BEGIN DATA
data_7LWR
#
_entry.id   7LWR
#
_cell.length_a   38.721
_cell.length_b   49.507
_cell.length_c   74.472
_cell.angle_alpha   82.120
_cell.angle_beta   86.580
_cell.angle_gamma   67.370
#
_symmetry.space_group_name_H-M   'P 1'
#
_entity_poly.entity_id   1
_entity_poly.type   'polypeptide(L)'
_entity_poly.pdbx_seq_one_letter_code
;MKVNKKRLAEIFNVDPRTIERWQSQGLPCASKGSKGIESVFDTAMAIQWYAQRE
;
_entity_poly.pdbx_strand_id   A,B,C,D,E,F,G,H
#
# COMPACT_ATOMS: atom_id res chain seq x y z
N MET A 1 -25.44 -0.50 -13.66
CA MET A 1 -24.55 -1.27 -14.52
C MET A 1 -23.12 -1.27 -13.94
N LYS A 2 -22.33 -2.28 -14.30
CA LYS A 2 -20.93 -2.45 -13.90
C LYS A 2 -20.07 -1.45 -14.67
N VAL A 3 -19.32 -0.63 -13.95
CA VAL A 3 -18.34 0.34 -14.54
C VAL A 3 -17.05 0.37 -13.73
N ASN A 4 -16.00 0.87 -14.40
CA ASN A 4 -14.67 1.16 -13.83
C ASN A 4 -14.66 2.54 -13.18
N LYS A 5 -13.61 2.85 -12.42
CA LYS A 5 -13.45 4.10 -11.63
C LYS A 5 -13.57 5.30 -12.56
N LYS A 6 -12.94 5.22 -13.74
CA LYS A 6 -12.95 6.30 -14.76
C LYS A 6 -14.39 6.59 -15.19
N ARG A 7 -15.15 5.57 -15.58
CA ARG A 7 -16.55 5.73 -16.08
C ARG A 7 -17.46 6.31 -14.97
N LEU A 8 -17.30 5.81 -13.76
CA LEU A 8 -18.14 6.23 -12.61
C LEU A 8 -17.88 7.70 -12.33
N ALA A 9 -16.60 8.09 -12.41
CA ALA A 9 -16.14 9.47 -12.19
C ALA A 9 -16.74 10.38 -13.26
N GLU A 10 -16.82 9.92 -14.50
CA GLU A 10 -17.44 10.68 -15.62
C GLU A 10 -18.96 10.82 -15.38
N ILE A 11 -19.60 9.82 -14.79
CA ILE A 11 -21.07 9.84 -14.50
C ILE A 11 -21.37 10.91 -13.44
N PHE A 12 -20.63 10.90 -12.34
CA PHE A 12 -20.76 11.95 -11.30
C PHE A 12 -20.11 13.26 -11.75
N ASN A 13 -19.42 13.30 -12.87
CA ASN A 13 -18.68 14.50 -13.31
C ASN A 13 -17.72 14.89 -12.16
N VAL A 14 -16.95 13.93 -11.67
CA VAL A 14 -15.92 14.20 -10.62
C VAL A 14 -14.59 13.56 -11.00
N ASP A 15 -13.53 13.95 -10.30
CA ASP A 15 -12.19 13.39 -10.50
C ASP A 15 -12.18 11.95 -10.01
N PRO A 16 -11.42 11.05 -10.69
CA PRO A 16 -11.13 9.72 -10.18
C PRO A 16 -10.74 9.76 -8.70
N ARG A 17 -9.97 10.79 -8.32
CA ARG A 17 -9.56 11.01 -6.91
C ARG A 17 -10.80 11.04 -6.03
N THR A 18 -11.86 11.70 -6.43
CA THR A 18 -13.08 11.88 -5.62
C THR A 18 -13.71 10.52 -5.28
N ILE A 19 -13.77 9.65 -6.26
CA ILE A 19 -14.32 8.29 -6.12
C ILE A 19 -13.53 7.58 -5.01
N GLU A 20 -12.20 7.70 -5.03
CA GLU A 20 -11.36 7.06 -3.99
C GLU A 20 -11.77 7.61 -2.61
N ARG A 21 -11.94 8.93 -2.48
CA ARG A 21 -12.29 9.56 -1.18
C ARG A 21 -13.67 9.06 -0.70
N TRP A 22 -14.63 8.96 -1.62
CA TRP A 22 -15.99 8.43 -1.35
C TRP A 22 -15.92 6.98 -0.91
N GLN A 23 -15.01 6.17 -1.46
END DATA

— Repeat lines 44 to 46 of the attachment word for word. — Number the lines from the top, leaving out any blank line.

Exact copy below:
CA LEU A 8 -18.14 6.23 -12.61
C LEU A 8 -17.88 7.70 -12.33
N ALA A 9 -16.60 8.09 -12.41